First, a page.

However, Vaughn later said that McQueen was “the finest movie star with whom I had the pleasure of working.”

    Re: Hard Day’s Night.. As John Lennon’s bios state, he hated Lester’s directing and thought that it could have been a much better film.

    Re: Citizen Kane… Years ago, an otherwise very bright screenwriting teacher told our class that it doesn’t hold up simply because people are researching Kane’s life at the beginning, and it keeps cutting back to them, which takes away from the whole film. Later I realized that one of my favorite movies ever and Downey’s best work– CHAPLIN– does mostly the same thing with Chaplin reminiscing with a researcher… soooooo, I call b.s.

    My choice for this episode (which I didn’t vote in): “In the Heat of the Night,” which was one of the most acclaimed movies of the ’60s and even now has an 8.0 on IMDB (probably because only elderly people who remember and love it voted).
    SLOWEST FUCKING MOVIE EVER.

    Like

    Posted by Michael P. Gowdy | June 1, 2012, 8:41 AM
    • The reason Chaplin is a better film is that it’s a movie about a real life person. I can’t vouch for it’s accuracy, but at the very least it maintains the illusion that I’m learning about a real person and real events. The problem with Kane is that it’s fictional, connections to Hearst aside. That alone shouldn’t be a problem. The problem with Kane as fiction is that it’s a movie about a rich asshole and dies a miserable, lonely old man. We know that up front. Therefore everything that follows lacks tension. The MacGuffin that drives the plot is hard to care about as well. Once we find out, it’s a big so what?

      What keeps Citizen Kane so highly rated is that it is the textbook on cinematic technique. But guess what? All of Welle’s licks got copped by other directors in better films. Citizen Kane is then ultimately a museum piece, something to watch if you want to know what Scorsese was inspired by.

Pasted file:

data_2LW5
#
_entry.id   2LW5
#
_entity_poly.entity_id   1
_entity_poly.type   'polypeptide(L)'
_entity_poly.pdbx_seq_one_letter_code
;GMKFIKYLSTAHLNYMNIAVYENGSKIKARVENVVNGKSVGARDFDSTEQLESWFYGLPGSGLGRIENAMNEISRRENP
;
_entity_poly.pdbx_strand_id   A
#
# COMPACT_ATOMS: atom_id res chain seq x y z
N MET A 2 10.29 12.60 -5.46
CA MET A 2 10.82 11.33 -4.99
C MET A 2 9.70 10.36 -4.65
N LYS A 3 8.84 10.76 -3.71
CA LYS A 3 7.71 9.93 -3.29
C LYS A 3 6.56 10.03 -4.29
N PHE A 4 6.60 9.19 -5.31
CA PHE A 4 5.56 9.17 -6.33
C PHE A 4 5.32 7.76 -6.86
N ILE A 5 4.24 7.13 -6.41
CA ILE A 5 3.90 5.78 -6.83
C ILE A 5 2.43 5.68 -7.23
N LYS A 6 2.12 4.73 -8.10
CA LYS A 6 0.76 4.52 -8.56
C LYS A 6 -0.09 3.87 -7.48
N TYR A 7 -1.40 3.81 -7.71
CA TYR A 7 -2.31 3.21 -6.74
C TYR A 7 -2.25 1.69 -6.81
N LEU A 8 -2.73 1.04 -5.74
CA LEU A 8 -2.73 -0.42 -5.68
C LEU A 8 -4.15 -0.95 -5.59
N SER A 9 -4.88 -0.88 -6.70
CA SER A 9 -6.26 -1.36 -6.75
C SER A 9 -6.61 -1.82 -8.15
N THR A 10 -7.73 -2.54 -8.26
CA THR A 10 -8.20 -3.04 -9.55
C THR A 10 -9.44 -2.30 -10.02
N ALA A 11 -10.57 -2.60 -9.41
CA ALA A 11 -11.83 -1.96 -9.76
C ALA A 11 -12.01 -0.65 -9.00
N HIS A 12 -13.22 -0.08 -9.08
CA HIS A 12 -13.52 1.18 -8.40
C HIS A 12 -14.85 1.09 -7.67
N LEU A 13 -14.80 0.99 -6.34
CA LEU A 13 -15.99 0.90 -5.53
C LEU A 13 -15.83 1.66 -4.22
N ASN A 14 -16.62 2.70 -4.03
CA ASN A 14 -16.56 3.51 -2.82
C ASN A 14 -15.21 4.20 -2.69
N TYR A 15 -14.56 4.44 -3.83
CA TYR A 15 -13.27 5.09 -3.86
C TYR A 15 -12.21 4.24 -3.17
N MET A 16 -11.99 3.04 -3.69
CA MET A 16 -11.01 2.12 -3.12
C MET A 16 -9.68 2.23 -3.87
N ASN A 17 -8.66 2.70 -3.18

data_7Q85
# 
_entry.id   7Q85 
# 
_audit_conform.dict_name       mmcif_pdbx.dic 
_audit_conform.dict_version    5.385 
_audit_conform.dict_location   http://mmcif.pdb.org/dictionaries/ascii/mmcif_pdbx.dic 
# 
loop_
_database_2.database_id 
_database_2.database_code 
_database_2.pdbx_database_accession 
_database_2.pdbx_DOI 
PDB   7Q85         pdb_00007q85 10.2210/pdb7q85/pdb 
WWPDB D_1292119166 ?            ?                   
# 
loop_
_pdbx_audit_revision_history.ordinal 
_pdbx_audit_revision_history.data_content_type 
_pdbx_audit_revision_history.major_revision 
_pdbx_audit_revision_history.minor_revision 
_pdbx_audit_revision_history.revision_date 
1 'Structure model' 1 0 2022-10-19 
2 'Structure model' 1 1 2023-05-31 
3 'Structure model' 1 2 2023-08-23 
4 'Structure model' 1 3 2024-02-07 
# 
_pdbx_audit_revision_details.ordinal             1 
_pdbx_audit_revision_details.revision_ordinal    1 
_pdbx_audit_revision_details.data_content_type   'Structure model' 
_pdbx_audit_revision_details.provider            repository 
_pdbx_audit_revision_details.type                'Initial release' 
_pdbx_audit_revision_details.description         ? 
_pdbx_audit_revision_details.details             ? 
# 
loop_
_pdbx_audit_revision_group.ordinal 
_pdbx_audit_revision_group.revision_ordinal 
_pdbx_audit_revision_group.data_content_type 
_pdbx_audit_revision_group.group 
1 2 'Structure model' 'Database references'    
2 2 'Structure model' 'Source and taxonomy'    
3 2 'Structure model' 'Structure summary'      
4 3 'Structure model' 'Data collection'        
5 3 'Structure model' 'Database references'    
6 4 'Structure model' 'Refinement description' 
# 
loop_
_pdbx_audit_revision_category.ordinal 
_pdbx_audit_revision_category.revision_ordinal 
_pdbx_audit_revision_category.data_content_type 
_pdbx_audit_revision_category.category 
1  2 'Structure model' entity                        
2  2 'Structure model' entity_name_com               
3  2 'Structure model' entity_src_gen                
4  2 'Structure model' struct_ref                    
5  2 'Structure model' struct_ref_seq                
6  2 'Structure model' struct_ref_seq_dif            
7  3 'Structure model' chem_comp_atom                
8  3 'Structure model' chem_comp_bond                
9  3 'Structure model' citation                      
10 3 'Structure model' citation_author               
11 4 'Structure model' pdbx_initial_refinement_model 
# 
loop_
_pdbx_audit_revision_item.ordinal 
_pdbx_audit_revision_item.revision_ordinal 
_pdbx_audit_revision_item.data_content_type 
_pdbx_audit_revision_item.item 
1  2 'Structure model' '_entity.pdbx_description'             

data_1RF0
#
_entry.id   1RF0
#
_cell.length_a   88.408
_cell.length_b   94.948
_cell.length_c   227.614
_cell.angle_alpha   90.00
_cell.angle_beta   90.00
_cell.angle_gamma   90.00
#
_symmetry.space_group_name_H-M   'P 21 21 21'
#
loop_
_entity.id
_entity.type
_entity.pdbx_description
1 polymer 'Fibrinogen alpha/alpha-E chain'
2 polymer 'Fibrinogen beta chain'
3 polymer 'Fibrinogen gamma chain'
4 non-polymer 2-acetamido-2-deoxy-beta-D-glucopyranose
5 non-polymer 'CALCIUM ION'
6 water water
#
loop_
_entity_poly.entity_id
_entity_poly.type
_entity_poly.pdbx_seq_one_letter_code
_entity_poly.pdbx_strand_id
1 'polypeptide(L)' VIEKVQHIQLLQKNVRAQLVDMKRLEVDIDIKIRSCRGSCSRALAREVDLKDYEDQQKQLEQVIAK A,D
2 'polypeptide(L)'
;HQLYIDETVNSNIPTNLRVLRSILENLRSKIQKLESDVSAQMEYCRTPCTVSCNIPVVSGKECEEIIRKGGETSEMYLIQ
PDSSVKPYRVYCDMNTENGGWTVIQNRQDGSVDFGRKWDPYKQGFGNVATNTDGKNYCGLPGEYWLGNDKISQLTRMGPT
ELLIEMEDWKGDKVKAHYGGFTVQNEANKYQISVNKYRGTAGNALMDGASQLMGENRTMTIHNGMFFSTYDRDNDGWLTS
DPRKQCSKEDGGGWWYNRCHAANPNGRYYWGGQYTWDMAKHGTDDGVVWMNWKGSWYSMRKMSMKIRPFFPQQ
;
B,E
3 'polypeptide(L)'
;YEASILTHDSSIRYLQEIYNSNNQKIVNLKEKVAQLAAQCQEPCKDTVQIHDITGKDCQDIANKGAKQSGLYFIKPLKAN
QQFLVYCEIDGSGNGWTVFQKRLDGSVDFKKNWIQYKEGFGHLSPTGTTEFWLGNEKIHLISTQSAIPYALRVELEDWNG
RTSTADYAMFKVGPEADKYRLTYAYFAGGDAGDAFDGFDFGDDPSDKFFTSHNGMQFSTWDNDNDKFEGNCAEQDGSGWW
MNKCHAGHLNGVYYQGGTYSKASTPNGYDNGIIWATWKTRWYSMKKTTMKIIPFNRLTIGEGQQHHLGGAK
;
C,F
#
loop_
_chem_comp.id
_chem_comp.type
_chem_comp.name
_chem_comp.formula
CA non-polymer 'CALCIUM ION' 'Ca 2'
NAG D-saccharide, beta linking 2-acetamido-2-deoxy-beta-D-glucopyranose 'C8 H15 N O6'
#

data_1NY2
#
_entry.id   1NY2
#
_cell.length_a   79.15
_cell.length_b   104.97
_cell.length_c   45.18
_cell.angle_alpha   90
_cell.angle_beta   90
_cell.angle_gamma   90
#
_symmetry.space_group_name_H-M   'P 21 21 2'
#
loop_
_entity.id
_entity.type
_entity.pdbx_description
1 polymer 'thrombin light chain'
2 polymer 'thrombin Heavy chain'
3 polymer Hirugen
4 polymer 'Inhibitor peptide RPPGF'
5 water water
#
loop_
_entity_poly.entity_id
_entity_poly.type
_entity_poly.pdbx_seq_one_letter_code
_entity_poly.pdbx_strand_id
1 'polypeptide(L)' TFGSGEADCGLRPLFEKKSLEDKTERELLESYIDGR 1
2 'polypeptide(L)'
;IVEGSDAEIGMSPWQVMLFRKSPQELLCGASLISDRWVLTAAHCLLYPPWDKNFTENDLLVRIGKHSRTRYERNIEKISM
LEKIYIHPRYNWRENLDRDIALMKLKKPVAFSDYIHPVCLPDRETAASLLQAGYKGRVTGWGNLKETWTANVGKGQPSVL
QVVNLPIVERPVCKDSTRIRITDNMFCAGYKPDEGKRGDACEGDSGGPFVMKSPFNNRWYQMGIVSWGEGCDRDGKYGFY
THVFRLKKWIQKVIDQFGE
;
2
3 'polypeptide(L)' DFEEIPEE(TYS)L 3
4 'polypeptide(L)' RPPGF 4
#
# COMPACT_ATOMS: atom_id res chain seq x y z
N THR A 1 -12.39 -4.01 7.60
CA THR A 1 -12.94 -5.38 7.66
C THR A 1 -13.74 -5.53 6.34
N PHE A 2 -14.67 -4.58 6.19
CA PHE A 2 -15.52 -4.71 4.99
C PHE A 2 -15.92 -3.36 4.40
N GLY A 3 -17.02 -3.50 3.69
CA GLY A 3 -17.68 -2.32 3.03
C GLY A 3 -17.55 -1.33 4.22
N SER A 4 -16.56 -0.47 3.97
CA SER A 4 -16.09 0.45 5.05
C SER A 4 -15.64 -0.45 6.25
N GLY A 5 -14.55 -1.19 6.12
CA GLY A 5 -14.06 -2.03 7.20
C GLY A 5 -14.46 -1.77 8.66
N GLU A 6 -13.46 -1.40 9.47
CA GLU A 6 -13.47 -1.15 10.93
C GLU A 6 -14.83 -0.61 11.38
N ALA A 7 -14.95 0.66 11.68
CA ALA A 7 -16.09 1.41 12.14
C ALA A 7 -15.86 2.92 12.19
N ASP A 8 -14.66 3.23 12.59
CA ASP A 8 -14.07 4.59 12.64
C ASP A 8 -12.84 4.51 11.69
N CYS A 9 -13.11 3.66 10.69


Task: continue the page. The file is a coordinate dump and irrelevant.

Like

      Posted by Miguel | June 1, 2012, 8:38 PM
  15. It seems racially insensitive to have Ryan Gosling play Logan.

    Like

    Posted by JustBob81 | June 1, 2012, 8:38 AM
  16. So happy to hear Anderson praise The Master clip/trailer. I have watched it about 10 times and yeah. Everything he said is very true.

    Like

    Posted by Anthony | June 1, 2012, 3:12 AM
  17. Wow, I love the fan art.

    Like

    Posted by Sarah | June 1, 2012, 2:36 AM

Leave a Reply

Fill in your details below or click an icon to log in:

WordPress.com Logo

You are commenting using your WordPress.com account. Log Out / Change )

Twitter picture

You are commenting using your Twitter account. Log Out / Change )

Facebook photo

You are commenting using your Facebook account. Log Out / Change )

Google+ photo

You are commenting using your Google+ account. Log Out / Change )

Connecting to %s